Canadian investors are looking for ways to save some cash for retirement. One popular strategy is to own dividend-growth stocks inside a Tax-Free savings Account (TFSA) and invest the dividends in new shares. This sets off a powerful compounding process that can turn a modest initial investment into a large nest egg over time. Let’s take a look at BCE Inc. (TSX:BCE)(NYSE:BCE) and TransCanada Corporation (TSX:TRP)(NYSE:TRP) to see why they might be interesting picks. BCE BCE is a giant in the Canadian communications industry and keeps getting bigger. The company recently closed its deal to buy Manitoba Telecom Services in…
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Canadian investors are looking for ways to save some cash for retirement.
One popular strategy is to own dividend-growth stocks inside a Tax-Free savings Account (TFSA) and invest the dividends in new shares.
This sets off a powerful compounding process that can turn a modest initial investment into a large nest egg over time.
BCE is a giant in the Canadian communications industry and keeps getting bigger.
The company recently closed its deal to buy Manitoba Telecom Services in a move that launches BCE into the top spot in the Manitoba market and gives BCE a strong base to expand its presence in the western provinces.
BCE also has significant media businesses, including sports teams, a television network, specialty channels, and radio stations.
These assets, when combined with the world-class wireless and wireline networks, create a powerful company that has the potential to interact with most Canadians on a weekly, if not daily, basis.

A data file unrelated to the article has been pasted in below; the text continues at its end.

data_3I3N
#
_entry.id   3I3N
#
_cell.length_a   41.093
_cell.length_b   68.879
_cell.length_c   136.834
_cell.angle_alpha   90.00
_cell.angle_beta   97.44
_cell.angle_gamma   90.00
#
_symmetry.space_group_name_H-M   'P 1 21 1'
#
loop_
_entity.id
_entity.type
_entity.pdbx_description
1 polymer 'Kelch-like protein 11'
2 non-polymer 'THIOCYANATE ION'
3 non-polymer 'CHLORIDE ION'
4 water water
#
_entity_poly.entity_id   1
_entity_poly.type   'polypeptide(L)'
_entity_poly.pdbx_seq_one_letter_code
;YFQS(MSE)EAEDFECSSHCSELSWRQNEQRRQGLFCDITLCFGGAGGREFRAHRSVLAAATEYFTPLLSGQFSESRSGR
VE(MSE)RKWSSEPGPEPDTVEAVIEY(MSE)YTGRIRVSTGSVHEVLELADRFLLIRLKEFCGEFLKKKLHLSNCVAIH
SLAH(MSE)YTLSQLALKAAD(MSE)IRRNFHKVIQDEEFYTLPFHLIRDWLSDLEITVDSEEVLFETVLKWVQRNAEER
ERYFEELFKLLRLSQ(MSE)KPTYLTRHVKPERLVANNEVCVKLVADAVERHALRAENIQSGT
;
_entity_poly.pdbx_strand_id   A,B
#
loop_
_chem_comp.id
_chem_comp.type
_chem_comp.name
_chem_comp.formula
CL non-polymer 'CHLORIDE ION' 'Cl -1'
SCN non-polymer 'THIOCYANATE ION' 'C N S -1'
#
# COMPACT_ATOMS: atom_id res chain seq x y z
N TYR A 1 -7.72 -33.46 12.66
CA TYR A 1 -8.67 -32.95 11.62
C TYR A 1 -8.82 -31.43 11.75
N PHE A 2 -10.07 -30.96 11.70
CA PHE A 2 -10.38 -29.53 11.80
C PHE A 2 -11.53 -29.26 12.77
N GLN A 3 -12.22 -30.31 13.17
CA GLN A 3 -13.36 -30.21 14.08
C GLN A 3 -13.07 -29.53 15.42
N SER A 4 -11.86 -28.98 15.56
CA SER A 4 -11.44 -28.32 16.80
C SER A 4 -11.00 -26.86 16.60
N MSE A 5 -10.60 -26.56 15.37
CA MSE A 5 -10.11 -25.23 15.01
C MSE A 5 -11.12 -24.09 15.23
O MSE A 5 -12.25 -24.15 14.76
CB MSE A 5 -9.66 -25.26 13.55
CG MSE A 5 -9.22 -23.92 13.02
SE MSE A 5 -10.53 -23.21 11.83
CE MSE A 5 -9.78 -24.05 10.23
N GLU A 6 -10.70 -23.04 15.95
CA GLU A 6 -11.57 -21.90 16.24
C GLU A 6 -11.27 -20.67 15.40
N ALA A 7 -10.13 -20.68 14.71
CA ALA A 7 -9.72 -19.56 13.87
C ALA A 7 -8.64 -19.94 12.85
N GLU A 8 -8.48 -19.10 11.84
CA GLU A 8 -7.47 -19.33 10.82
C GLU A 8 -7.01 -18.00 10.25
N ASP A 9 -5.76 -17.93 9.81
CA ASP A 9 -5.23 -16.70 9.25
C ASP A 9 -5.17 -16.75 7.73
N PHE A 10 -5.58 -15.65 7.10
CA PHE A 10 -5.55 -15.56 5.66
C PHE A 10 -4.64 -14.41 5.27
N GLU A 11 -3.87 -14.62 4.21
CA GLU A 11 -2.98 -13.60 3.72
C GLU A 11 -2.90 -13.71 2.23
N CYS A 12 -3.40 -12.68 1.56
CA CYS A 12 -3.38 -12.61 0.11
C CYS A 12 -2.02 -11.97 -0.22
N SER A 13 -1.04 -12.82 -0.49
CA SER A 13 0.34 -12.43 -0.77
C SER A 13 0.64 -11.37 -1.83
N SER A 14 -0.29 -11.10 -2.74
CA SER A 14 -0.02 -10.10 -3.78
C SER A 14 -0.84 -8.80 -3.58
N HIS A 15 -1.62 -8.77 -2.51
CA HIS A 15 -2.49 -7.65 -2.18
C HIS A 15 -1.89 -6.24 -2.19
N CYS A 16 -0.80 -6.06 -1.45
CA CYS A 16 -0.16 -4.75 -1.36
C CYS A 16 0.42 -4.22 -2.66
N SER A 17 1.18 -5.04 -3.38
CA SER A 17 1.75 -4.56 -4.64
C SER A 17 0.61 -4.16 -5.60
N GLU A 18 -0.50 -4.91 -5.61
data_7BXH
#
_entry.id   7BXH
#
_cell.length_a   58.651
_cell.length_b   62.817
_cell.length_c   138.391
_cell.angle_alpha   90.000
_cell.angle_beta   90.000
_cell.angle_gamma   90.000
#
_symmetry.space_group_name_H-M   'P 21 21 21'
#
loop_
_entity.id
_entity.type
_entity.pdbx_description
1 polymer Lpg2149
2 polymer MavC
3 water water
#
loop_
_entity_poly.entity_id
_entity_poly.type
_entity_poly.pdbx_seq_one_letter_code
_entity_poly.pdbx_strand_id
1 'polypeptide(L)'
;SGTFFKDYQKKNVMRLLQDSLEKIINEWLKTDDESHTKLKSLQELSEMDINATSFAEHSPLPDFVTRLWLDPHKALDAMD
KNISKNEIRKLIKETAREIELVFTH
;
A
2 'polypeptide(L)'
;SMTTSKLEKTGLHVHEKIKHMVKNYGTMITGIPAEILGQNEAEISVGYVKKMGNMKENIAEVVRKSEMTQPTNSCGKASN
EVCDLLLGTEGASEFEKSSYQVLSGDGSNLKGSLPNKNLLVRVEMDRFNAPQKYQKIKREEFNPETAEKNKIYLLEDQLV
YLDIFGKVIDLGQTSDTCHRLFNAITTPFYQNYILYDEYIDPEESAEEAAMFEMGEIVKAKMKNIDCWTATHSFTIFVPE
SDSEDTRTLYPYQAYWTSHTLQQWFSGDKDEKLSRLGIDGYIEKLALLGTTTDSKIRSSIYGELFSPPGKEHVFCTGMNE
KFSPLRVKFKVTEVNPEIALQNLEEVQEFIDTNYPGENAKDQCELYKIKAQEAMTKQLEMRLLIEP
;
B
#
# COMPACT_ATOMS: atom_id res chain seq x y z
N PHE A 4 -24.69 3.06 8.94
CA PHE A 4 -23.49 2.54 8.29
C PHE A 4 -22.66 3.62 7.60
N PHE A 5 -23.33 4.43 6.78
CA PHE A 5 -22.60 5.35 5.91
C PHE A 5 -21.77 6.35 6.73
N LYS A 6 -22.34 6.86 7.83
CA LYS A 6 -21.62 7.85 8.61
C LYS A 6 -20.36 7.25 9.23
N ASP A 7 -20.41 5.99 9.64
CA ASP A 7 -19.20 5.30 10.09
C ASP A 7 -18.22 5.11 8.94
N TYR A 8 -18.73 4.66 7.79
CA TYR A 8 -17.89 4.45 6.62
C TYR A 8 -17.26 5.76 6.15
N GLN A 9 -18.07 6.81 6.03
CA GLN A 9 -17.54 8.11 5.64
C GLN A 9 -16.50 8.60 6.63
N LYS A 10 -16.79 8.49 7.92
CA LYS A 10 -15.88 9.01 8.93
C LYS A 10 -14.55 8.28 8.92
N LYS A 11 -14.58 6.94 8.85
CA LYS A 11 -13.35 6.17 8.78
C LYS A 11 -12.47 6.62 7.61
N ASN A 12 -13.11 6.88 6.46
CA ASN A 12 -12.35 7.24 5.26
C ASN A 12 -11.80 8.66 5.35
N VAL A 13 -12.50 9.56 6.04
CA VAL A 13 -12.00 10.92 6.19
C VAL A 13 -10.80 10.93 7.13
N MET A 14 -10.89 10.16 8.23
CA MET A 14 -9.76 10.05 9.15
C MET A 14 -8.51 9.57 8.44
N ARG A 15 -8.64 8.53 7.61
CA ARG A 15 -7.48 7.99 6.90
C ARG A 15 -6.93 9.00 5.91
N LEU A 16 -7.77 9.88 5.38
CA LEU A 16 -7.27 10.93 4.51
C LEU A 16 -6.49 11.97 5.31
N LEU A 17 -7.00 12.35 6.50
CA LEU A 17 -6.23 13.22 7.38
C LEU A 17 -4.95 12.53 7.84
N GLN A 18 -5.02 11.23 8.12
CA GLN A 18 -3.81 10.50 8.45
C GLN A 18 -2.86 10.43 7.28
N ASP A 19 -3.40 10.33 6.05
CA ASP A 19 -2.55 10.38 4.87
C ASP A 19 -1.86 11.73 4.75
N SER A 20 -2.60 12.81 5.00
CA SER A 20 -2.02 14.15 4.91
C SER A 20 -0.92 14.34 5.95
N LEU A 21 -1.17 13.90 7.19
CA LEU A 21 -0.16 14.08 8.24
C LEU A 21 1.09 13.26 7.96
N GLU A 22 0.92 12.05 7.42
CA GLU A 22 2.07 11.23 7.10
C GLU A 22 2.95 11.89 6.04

BCE generates significant free cash flow to support its healthy dividend. The current payout provides a yield of 4.8%.
TransCanada has also been on the acquisition trail with its 2016 purchase of Columbia Pipeline Group.
The deal added important strategic gas assets, including facilities in the growing Marcellus and Utica shale plays, as well as pipeline infrastructure running from Appalachia to the Gulf Coast.
TransCanada now has about $23 billion in near-term projects under development that should support annual dividend growth of at least 8% through 2020.
In addition, the Keystone XL mega-project is back in play, and that should provide additional cash flow growth over the medium term.
The stock isn’t as cheap as it was a year ago, but investors can still pick up a 4% yield.
Is one more attractive?
BCE provides a higher yield and tends to be less volatile when the broader market hits a rough patch. If you prefer a more conservative play, BCE is probably the better choice.
If you want exposure to the United States and can handle a bit of energy-related volatility, TransCanada is an attractive pick. The yield is a bit lower than BCE’s but the dividend-growth outlook over the medium term is probably better.
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Fool contributor Andrew Walker has no position in any stocks mentioned.